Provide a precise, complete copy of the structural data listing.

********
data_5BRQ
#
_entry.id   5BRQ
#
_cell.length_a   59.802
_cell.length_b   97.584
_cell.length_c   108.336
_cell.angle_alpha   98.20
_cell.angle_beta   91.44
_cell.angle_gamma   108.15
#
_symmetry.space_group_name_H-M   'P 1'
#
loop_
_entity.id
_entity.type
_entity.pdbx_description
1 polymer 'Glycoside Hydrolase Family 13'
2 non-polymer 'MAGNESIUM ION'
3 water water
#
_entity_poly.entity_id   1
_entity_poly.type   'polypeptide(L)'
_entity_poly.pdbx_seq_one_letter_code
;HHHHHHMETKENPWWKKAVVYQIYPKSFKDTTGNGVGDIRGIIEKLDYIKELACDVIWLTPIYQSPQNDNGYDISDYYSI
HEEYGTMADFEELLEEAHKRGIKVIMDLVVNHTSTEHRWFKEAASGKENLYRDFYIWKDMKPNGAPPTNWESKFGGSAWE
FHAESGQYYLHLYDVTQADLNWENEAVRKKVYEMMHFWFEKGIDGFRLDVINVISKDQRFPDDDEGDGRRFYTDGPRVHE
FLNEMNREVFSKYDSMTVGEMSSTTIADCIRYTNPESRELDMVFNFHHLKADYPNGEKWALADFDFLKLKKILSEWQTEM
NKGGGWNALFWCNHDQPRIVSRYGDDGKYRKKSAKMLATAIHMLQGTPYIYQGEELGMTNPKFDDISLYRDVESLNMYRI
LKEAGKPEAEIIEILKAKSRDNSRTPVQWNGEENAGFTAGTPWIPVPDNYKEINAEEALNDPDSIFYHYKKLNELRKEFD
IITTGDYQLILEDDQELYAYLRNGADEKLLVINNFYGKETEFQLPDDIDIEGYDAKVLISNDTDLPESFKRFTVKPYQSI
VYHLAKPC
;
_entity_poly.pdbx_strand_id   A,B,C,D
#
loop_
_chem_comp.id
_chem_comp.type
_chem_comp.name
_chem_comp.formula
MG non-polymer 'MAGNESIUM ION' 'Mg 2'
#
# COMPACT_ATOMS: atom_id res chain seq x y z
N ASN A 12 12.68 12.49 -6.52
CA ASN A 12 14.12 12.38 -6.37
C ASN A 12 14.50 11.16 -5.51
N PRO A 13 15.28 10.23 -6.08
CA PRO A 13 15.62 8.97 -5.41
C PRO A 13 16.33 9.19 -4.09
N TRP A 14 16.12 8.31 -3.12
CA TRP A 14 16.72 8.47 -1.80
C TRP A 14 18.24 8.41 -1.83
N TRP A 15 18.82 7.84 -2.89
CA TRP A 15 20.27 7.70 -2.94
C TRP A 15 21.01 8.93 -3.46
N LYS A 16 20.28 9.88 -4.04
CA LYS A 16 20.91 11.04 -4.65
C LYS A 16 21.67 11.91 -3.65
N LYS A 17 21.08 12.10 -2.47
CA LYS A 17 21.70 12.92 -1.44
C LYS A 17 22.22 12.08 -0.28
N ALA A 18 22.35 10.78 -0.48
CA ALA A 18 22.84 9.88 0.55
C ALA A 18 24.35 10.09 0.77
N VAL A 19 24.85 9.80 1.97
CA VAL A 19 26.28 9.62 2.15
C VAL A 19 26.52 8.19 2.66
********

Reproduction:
data_5BRQ
#
_entry.id   5BRQ
#
_cell.length_a   59.802
_cell.length_b   97.584
_cell.length_c   108.336
_cell.angle_alpha   98.20
_cell.angle_beta   91.44
_cell.angle_gamma   108.15
#
_symmetry.space_group_name_H-M   'P 1'
#
loop_
_entity.id
_entity.type
_entity.pdbx_description
1 polymer 'Glycoside Hydrolase Family 13'
2 non-polymer 'MAGNESIUM ION'
3 water water
#
_entity_poly.entity_id   1
_entity_poly.type   'polypeptide(L)'
_entity_poly.pdbx_seq_one_letter_code
;HHHHHHMETKENPWWKKAVVYQIYPKSFKDTTGNGVGDIRGIIEKLDYIKELACDVIWLTPIYQSPQNDNGYDISDYYSI
HEEYGTMADFEELLEEAHKRGIKVIMDLVVNHTSTEHRWFKEAASGKENLYRDFYIWKDMKPNGAPPTNWESKFGGSAWE
FHAESGQYYLHLYDVTQADLNWENEAVRKKVYEMMHFWFEKGIDGFRLDVINVISKDQRFPDDDEGDGRRFYTDGPRVHE
FLNEMNREVFSKYDSMTVGEMSSTTIADCIRYTNPESRELDMVFNFHHLKADYPNGEKWALADFDFLKLKKILSEWQTEM
NKGGGWNALFWCNHDQPRIVSRYGDDGKYRKKSAKMLATAIHMLQGTPYIYQGEELGMTNPKFDDISLYRDVESLNMYRI
LKEAGKPEAEIIEILKAKSRDNSRTPVQWNGEENAGFTAGTPWIPVPDNYKEINAEEALNDPDSIFYHYKKLNELRKEFD
IITTGDYQLILEDDQELYAYLRNGADEKLLVINNFYGKETEFQLPDDIDIEGYDAKVLISNDTDLPESFKRFTVKPYQSI
VYHLAKPC
;
_entity_poly.pdbx_strand_id   A,B,C,D
#
loop_
_chem_comp.id
_chem_comp.type
_chem_comp.name
_chem_comp.formula
MG non-polymer 'MAGNESIUM ION' 'Mg 2'
#
# COMPACT_ATOMS: atom_id res chain seq x y z
N ASN A 12 12.68 12.49 -6.52
CA ASN A 12 14.12 12.38 -6.37
C ASN A 12 14.50 11.16 -5.51
N PRO A 13 15.28 10.23 -6.08
CA PRO A 13 15.62 8.97 -5.41
C PRO A 13 16.33 9.19 -4.09
N TRP A 14 16.12 8.31 -3.12
CA TRP A 14 16.72 8.47 -1.80
C TRP A 14 18.24 8.41 -1.83
N TRP A 15 18.82 7.84 -2.89
CA TRP A 15 20.27 7.70 -2.94
C TRP A 15 21.01 8.93 -3.46
N LYS A 16 20.28 9.88 -4.04
CA LYS A 16 20.91 11.04 -4.65
C LYS A 16 21.67 11.91 -3.65
N LYS A 17 21.08 12.10 -2.47
CA LYS A 17 21.70 12.92 -1.44
C LYS A 17 22.22 12.08 -0.28
N ALA A 18 22.35 10.78 -0.48
CA ALA A 18 22.84 9.88 0.55
C ALA A 18 24.35 10.09 0.77
N VAL A 19 24.85 9.80 1.97
CA VAL A 19 26.28 9.62 2.15
C VAL A 19 26.52 8.19 2.66